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WITCH
by Beth Copeland

She gazed in the mirror as a young girl
at her rosy, apple-cheeked twin,
staring until her face shifted into
a silver-haired woman’s.

A trick of light refracted
from a sheet of mercury glass.
Still, it was a forecast—
the sharp, sunken cheeks

she would someday glimpse,
a woman staring back
in a shop window, a stranger
from another lifetime.

Mirror, mirror

From another lifetime
in a shop window, a stranger,
a woman staring back.
She would someday glimpse

the sharp, sunken cheeks.
Still, it was a forecast
from a sheet of mercury glass,
a trick of light refracted.

A silver-haired woman
staring until her face shifted into
the rosy, apple-cheeked twin
she saw in the mirror as a young girl.

IMAGE: “Portrait of a Lady” by Gustav Klimt (1917).

NOTE FROM THE AUTHOR: “Witch” is a mirror poem. The first three stanzas establish the self-portrait of a young woman (me) imagining what she will look like when she’s old. The fourth stanza, “Mirror, mirror,” separates the future from the past and also functions like a hinge on a compact mirror. Stanzas 5-7 are reflections, with the lines of stanzas 1-3 written backward. Finally, we return to the young, “apple-cheeked” woman we saw at the beginning of the poem. The reference to an apple is an allusion to the witch who gave Snow White a poison apple and also looked in the mirror and asked, “Mirror, mirror on the wall. Who’s the fairest of them all?”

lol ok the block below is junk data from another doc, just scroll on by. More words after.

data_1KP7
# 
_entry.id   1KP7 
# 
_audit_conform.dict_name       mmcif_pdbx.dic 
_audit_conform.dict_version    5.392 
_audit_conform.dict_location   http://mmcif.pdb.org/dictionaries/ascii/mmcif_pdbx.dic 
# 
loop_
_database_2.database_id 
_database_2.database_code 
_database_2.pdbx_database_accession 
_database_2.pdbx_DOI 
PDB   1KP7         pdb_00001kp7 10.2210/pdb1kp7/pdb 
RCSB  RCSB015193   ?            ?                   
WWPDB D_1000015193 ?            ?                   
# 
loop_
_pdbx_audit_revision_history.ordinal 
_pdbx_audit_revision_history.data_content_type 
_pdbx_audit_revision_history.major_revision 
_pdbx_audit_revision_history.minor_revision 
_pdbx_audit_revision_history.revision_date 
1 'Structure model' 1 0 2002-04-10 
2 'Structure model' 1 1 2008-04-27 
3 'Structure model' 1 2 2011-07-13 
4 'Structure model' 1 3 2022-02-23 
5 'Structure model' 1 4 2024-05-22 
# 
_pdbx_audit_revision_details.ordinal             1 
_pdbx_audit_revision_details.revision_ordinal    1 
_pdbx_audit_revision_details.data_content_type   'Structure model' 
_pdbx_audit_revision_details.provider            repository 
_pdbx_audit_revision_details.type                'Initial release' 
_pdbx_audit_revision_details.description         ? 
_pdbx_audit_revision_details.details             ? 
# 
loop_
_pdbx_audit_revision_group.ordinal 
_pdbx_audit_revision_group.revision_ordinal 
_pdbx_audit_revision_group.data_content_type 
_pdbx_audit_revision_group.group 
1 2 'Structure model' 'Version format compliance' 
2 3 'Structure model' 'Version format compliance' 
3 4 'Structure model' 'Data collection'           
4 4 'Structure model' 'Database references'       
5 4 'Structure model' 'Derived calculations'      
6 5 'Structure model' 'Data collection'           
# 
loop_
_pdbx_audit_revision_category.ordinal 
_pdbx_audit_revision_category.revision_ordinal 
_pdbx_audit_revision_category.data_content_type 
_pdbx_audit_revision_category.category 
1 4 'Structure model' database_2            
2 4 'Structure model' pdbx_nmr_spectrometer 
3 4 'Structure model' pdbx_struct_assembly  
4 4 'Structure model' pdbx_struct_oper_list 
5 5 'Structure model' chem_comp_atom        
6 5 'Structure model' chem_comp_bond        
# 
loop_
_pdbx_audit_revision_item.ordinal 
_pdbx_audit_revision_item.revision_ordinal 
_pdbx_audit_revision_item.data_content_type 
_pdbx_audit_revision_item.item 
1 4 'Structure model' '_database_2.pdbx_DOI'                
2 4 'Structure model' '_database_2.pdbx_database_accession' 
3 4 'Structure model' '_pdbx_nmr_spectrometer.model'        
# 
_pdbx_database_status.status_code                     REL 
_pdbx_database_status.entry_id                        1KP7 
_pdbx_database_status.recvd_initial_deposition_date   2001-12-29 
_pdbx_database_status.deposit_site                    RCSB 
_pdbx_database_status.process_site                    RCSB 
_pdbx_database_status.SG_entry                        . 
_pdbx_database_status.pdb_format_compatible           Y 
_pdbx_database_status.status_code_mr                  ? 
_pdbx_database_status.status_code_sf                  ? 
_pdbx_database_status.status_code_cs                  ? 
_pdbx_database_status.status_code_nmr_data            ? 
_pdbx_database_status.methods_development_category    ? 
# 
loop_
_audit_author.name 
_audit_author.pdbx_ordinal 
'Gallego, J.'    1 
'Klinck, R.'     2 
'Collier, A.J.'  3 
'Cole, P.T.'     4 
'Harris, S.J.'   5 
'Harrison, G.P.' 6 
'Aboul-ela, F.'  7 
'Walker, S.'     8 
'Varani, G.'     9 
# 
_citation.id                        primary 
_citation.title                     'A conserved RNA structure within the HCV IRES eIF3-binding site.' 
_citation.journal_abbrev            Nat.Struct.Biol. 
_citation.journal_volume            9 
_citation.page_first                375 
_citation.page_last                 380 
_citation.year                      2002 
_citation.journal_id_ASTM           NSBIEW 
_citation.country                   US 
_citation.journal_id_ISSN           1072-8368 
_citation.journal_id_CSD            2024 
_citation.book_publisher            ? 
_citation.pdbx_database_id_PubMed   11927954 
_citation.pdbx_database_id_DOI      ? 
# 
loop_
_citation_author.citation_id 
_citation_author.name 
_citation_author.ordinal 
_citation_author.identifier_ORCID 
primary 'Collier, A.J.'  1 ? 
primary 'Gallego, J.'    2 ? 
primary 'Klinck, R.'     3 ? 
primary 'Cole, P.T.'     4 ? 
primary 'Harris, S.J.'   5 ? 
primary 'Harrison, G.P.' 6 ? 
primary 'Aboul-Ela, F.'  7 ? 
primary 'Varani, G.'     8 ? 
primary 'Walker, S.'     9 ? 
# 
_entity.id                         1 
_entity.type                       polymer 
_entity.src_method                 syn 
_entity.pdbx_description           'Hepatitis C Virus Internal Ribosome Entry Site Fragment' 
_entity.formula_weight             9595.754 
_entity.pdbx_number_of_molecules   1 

BC

ABOUT THE AUTHOR: Beth Copeland lived in Japan, India, and North Carolina as a child. Her book Traveling Through Glass received the 1999 Bright Hill Press Poetry Book Award and her second poetry collection Transcendental Telemarketer was released by BlazeVOX books in 2012. Her poems have been widely published in literary journals and have received awards from Atlanta Review, North American Review, The North Carolina Poetry Society, and Peregrine. Two of her poems have been nominated for a Pushcart Prize. She is an English instructor at Methodist University in Fayetteville, North Carolina. She lives in a log cabin in the country with her husband, Phil Rech.